The Identity-Driven Reality of Zero Trust

Authentication and Authorization Capability Taxonomy in a Zero Trust model

Many organizations hear from vendors, thought leaders, and perhaps strange women lying in ponds who distribute swords that they need to get to “Zero Trust.”  Zero trust as a marketing term has exploded over the past few years, and it feels like everywhere you look, the term is being used, but very little is being said on what it means—and indeed, what it means to identity. It would be prudent then to understand what is meant by zero trust, select a model that provides a basis by which a zero trust architecture may be achieved, and dig into the ramifications of the model chosen for identity.

What is Zero Trust?

Zero Trust is broadly defined by many sources. For instance, Gartner couches Zero Trust within the context of networks, stating, “Zero trust network access (ZTNA) is a product or service that creates an identity—and context-based, logical access boundary around an application or set of applications.” The UK’s NCSC also defines it within this context of networks-—they offer that “A zero trust architecture is an approach to system design where inherent trust in the network is removed.” If we are to believe NIST SP 800-207 (Zero Trust Architecture), it is “the term for an evolving set of cybersecurity paradigms that move defenses from static, network-based perimeters to focus on users, assets, and resources.” Given the spread of definitions, we should look to synthesize these definitions to provide a holistic perspective.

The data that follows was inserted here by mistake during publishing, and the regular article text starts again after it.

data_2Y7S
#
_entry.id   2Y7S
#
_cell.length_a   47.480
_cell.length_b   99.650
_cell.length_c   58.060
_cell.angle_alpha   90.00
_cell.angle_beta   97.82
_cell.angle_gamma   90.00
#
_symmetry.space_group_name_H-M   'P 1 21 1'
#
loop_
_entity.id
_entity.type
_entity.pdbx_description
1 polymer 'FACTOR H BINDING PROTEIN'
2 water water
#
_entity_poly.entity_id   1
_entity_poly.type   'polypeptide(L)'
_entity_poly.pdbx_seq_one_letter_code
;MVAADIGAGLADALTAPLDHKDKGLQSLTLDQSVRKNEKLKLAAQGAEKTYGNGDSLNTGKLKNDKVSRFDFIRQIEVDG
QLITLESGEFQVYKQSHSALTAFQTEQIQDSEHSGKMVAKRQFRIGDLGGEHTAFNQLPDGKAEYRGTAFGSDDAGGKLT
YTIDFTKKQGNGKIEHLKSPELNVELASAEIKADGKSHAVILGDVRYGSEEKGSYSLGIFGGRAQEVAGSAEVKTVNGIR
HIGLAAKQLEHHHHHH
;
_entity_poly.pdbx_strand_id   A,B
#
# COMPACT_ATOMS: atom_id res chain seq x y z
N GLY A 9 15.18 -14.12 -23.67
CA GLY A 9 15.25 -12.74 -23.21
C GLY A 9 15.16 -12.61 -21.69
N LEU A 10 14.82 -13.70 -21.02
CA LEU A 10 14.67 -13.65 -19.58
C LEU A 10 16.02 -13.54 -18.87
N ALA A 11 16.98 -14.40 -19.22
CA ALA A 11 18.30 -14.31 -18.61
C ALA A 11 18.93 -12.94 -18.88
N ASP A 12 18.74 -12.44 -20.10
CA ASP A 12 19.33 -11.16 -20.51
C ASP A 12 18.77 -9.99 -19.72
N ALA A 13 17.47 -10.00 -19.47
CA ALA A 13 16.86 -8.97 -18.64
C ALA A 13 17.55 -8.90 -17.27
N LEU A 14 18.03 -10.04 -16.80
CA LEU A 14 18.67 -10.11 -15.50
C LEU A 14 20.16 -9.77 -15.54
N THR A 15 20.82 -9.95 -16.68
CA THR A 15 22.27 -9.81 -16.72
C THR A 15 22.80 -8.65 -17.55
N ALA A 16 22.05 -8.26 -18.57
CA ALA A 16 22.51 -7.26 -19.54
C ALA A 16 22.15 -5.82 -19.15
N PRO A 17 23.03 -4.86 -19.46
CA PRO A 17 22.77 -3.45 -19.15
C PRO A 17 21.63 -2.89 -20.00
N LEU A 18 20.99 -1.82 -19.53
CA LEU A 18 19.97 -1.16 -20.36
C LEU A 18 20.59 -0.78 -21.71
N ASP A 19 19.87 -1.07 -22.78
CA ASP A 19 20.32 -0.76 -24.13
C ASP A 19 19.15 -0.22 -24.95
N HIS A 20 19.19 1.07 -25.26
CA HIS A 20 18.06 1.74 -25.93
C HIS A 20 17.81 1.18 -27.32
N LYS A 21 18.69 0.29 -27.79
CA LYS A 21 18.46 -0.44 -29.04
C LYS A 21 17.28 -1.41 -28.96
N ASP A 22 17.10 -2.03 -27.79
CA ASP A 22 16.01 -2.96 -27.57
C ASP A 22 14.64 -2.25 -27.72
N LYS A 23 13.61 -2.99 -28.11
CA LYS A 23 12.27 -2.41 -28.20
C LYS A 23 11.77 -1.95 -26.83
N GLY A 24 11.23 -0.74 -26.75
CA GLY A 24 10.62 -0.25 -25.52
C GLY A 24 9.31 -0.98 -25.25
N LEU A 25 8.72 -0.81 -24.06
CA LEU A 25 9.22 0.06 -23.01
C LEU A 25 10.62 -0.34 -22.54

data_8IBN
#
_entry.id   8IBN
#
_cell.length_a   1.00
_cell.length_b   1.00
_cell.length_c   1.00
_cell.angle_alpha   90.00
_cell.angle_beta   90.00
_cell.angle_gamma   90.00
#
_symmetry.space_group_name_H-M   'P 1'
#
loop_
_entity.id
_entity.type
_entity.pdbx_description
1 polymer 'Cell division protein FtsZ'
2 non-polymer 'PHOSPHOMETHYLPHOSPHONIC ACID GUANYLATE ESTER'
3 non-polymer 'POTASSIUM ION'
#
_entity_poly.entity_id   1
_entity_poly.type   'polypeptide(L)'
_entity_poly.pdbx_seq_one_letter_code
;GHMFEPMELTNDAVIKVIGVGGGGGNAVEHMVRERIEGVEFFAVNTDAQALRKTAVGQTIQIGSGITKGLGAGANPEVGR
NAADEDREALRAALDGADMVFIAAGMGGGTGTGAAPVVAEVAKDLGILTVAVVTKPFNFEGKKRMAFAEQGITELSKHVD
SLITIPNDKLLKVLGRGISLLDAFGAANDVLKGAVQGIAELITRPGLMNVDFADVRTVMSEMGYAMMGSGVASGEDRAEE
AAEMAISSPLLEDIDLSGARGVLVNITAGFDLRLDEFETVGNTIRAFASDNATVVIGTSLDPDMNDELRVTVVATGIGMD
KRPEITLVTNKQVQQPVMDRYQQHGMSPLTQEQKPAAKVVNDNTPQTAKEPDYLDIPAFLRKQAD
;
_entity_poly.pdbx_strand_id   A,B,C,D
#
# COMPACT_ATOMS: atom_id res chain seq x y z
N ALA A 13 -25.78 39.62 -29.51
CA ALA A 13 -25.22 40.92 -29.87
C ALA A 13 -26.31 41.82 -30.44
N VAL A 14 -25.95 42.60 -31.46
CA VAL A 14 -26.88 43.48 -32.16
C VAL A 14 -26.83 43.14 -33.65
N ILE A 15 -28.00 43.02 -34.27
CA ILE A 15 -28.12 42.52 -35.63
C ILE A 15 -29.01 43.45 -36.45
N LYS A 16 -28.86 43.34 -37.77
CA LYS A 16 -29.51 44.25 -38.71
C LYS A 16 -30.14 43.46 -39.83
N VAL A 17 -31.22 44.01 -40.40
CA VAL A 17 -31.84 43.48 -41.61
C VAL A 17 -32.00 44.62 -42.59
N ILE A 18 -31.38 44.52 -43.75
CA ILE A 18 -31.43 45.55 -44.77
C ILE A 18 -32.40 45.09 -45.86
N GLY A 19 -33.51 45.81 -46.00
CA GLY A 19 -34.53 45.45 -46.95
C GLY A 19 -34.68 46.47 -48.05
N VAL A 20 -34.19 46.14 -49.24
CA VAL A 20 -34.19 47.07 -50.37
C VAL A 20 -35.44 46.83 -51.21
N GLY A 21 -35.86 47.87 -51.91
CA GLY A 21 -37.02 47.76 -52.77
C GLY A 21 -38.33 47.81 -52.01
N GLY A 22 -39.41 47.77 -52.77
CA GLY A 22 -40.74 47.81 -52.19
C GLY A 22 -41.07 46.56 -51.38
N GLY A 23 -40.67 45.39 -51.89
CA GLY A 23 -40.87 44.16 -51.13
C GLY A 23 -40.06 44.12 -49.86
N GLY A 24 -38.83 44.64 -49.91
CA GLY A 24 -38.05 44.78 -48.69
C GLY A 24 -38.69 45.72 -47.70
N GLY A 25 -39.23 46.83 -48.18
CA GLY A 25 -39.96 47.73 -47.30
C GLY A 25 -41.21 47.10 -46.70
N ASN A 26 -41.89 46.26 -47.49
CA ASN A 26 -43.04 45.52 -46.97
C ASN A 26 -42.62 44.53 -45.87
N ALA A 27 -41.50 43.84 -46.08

• Zero trust seeks to eliminate implicit trust.
  • Zero trust seeks to make access determinations that are identity, context, and resource-driven.
  • Zero trust seeks to move past using static network configurations as a defense.

What is Implicit Trust?

Implicit trust, put simply, is where actions taken between systems, users, and other resources are allowed due to some facet of their relationship with each other. In an extremely simple example, a database within a traditional, organizationally managed data center may have a line of sight from a network perspective to hundreds of other systems because of the tasks the database helps those systems perform. These in-datacenter systems may have a common set of administrators, and one of these administrators may have access to a laptop that uses a VPN client to get into the data center remotely for management, specifically that database. These systems then share a tremendous degree of implicit trust- an attacker who gets access to the administrator’s laptop could potentially do immense damage to a number of systems because each system in the chain has put some degree of faith in the next one down the line. Ransomware, in particular, exploits implicit trust, utilizing whatever tools it can to move laterally within an organization to cause as much damage as possible.